And away we go!

When I draw The Retros, I usually draw two pages on a single sheet of 9×12 (smooth) bristol board.  It saves paper and there’s less scanning involved as I can can two pages at a time.  Since I do five pages a week, I will end up with three sheets to scan.  Normally.  If I need to redraw a page or two, there might be more.

At any rate, here are the first two pages I drew from last week:

1and 2

As you can see, the lettering is very roughed in.  It’s almost unreadable but it allows me to make sure the word bubble is large enough to accommodate the dialogue but not going to be too big for the characters in the panel.

A few things too point out:

It looks like the first page here is six panels long but two of those panels are redrawn.  The top two panels are the revised panels, and the originals are right below that.

The second and fourth panels of the first page are x’d out and have been redrawn above the original four.  Once the page is scanned I will rearrange the page and delete the x’d out panels.  Thank God for Photoshop.

I will also use Photoshop for things that need to be blacked, such as Sputnik’s monitor and Lucky’s hair and shirt.

The second page has instructions to myself that read “erase” and “fix skirt”.  Reminders for myself that I need to tweak a few things once I scan in the artwork.

The drawing of Lucky above the second page was intended to replace another drawing of him in a different page.  Let’s take a look.

3 and 4

This page is a mess.

The Lucky was intended to be in the final panel of the second page posted here, but it got the big x.  Just couldn’t get his hand gestures right.  I redrew him above the page as well as on the previous page but I decided to redraw the whole panel.

Alie is also x’d in the third panel because I needed to replace her but not the whole panel.  I screwed up on her left arm and hand, likely due to not penciling her as much as I probably needed to.  The top of these pages show various Alies that didn’t work, either because Sophie and her friends kept bumping the table (the hazards of drawing around nine year olds) or because I was having an off night.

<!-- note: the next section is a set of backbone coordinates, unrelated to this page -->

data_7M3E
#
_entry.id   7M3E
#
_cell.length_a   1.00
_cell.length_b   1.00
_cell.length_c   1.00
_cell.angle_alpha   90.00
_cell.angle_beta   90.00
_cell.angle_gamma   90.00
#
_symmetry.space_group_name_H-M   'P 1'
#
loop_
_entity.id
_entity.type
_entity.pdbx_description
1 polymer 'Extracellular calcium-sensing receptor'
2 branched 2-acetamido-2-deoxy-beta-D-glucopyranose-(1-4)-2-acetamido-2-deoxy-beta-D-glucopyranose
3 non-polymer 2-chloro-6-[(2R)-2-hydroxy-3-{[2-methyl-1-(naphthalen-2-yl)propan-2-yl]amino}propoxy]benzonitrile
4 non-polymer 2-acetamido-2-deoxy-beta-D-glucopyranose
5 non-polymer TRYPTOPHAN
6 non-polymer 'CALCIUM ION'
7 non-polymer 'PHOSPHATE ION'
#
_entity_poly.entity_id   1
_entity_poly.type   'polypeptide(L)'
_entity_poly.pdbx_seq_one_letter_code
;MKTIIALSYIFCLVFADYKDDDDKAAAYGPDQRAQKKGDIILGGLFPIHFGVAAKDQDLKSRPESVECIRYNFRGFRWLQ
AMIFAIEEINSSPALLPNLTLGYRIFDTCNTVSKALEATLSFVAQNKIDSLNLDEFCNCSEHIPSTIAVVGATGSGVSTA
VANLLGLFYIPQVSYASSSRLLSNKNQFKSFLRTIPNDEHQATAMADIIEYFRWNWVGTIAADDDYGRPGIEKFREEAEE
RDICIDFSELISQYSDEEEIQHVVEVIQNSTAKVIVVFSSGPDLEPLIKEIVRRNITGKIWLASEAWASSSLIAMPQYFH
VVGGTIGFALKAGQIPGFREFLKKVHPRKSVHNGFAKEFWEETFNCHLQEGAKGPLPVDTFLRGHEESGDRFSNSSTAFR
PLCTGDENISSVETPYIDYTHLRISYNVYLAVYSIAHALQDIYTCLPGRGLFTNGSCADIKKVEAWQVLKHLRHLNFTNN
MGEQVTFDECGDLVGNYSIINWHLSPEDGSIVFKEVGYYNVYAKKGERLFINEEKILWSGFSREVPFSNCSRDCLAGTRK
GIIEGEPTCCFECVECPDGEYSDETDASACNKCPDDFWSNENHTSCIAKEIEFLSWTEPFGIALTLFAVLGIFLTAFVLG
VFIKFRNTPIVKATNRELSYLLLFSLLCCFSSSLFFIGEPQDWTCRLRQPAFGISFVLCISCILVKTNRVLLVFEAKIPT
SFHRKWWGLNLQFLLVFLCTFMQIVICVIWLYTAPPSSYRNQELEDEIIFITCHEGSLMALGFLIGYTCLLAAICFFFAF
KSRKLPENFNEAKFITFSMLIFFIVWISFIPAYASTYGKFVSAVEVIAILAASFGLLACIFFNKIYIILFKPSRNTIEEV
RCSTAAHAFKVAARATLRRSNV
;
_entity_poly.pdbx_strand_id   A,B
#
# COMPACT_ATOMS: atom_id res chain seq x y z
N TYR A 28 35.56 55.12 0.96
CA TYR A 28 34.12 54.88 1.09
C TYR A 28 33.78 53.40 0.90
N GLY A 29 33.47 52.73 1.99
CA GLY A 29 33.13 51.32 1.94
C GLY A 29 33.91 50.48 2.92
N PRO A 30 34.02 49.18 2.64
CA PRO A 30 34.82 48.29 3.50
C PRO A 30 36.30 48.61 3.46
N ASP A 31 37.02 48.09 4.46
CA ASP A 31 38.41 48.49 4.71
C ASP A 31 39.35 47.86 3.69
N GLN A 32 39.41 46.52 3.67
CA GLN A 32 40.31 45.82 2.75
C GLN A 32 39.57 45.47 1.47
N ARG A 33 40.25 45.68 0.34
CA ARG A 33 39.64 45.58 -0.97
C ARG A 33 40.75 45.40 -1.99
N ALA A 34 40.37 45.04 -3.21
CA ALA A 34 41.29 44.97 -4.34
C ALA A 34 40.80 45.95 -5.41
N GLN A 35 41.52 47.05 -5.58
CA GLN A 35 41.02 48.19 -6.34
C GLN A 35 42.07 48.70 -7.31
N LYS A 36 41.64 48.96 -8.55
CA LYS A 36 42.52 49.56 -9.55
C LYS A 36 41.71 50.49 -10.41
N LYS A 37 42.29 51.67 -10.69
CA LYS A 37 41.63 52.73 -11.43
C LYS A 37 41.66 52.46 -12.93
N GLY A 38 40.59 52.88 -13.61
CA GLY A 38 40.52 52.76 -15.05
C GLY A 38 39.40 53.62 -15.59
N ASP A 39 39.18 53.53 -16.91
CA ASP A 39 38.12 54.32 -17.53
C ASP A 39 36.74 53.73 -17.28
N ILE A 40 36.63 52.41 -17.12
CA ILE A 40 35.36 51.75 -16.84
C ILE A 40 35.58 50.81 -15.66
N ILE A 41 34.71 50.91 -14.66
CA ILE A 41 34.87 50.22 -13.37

Also notice the instructions of “thin arm” under panel two in the second page.  I also wrote “clean up” under the third panel before I decided to redraw Alie as opposed to editing her in Photoshop.

Finally, we have the fifth page that I did last week:


The page here has another x’d out panel and was redrawn because Alie and Red were roughly the same height and I normally have Alie as the taller of the two.  The revised panel isn’t much different, but there’s enough of a difference to me.  Most people probably wouldn’t notice or care, but it would bug me, especially because there’s a noticeable height difference in the third panel and I didn’t want to have that inconsistency between the two panels.

My note to myself reads “lower head” which normally would instruct me to use Photoshop to move her noggin, but then the word balloon would be lower and wouldn’t be large enough for the dialogue.

Finally, we have the redrawn panel from the previous page.

And yes, I know that almost every mistake here wouldn’t be an issue if I drew digitally, but I am not ready, financially or artistically, to make that leap.,

Looking at original artwork usually triggers feelings of accomplishment or depression, depending on how they turned out.  But mostly the original artwork represents more work ahead, specifically the clean up work that comes in Photoshop.  But mistakes don’t get me down the way they used to.  My self-esteem used to take a hit if I had a bad night or week of drawing.  But mistakes come with life and I do my best learn from them, whether they are artistic or life mistakes.

To be honest, the clean up in Photoshop is my favorite part of the process.  I love taking artwork like this and turning it into something presentable.

Below are the final pages, before the lettering and coloring.  This is the result of about an hour or so of editing and erasing and cutting and pasting:

final 1 and 2final 3 and 4final 5


Not bad.

Starting tomorrow I’ll begin coloring these pages and in a few weeks I’ll letter them.

And tonight the process begins again.

But what am I doing the rest of the week?  Well, we’re out of time and I’ve rambled long enough.